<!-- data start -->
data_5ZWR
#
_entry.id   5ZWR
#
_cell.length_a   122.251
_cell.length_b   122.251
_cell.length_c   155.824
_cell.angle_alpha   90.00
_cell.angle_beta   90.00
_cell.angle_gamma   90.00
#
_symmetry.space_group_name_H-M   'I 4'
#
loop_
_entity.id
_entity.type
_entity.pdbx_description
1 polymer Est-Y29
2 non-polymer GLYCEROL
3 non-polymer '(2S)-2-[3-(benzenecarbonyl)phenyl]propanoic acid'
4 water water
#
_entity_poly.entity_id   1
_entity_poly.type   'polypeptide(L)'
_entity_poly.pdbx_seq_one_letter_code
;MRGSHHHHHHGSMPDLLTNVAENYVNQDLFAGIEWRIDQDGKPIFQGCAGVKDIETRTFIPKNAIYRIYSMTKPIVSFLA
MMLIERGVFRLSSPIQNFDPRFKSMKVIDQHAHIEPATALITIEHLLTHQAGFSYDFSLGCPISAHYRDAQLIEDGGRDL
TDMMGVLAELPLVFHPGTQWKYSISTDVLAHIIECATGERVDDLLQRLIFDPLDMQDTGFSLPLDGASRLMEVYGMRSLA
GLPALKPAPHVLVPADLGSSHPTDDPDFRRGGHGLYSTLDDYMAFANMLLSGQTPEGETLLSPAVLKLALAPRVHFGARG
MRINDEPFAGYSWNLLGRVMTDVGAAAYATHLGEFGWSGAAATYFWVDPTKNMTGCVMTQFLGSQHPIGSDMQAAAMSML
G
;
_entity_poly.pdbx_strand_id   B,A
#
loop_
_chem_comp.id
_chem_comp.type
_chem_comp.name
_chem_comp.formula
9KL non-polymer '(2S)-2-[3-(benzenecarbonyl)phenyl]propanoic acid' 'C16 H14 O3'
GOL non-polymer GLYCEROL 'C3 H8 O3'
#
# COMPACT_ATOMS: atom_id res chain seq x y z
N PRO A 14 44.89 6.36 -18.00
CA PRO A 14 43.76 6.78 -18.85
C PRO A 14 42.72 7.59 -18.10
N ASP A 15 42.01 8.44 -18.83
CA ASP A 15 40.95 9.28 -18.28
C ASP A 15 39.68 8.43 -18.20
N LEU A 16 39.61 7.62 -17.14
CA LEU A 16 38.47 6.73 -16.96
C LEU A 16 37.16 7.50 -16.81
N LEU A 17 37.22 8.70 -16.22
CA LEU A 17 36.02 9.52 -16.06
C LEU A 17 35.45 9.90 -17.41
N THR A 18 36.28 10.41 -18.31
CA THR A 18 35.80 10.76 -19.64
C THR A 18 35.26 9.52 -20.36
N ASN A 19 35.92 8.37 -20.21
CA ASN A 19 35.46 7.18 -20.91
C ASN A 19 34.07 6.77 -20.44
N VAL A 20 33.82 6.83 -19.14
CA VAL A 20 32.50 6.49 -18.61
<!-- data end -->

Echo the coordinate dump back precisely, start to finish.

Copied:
data_5ZWR
#
_entry.id   5ZWR
#
_cell.length_a   122.251
_cell.length_b   122.251
_cell.length_c   155.824
_cell.angle_alpha   90.00
_cell.angle_beta   90.00
_cell.angle_gamma   90.00
#
_symmetry.space_group_name_H-M   'I 4'
#
loop_
_entity.id
_entity.type
_entity.pdbx_description
1 polymer Est-Y29
2 non-polymer GLYCEROL
3 non-polymer '(2S)-2-[3-(benzenecarbonyl)phenyl]propanoic acid'
4 water water
#
_entity_poly.entity_id   1
_entity_poly.type   'polypeptide(L)'
_entity_poly.pdbx_seq_one_letter_code
;MRGSHHHHHHGSMPDLLTNVAENYVNQDLFAGIEWRIDQDGKPIFQGCAGVKDIETRTFIPKNAIYRIYSMTKPIVSFLA
MMLIERGVFRLSSPIQNFDPRFKSMKVIDQHAHIEPATALITIEHLLTHQAGFSYDFSLGCPISAHYRDAQLIEDGGRDL
TDMMGVLAELPLVFHPGTQWKYSISTDVLAHIIECATGERVDDLLQRLIFDPLDMQDTGFSLPLDGASRLMEVYGMRSLA
GLPALKPAPHVLVPADLGSSHPTDDPDFRRGGHGLYSTLDDYMAFANMLLSGQTPEGETLLSPAVLKLALAPRVHFGARG
MRINDEPFAGYSWNLLGRVMTDVGAAAYATHLGEFGWSGAAATYFWVDPTKNMTGCVMTQFLGSQHPIGSDMQAAAMSML
G
;
_entity_poly.pdbx_strand_id   B,A
#
loop_
_chem_comp.id
_chem_comp.type
_chem_comp.name
_chem_comp.formula
9KL non-polymer '(2S)-2-[3-(benzenecarbonyl)phenyl]propanoic acid' 'C16 H14 O3'
GOL non-polymer GLYCEROL 'C3 H8 O3'
#
# COMPACT_ATOMS: atom_id res chain seq x y z
N PRO A 14 44.89 6.36 -18.00
CA PRO A 14 43.76 6.78 -18.85
C PRO A 14 42.72 7.59 -18.10
N ASP A 15 42.01 8.44 -18.83
CA ASP A 15 40.95 9.28 -18.28
C ASP A 15 39.68 8.43 -18.20
N LEU A 16 39.61 7.62 -17.14
CA LEU A 16 38.47 6.73 -16.96
C LEU A 16 37.16 7.50 -16.81
N LEU A 17 37.22 8.70 -16.22
CA LEU A 17 36.02 9.52 -16.06
C LEU A 17 35.45 9.90 -17.41
N THR A 18 36.28 10.41 -18.31
CA THR A 18 35.80 10.76 -19.64
C THR A 18 35.26 9.52 -20.36
N ASN A 19 35.92 8.37 -20.21
CA ASN A 19 35.46 7.18 -20.91
C ASN A 19 34.07 6.77 -20.44
N VAL A 20 33.82 6.83 -19.14
CA VAL A 20 32.50 6.49 -18.61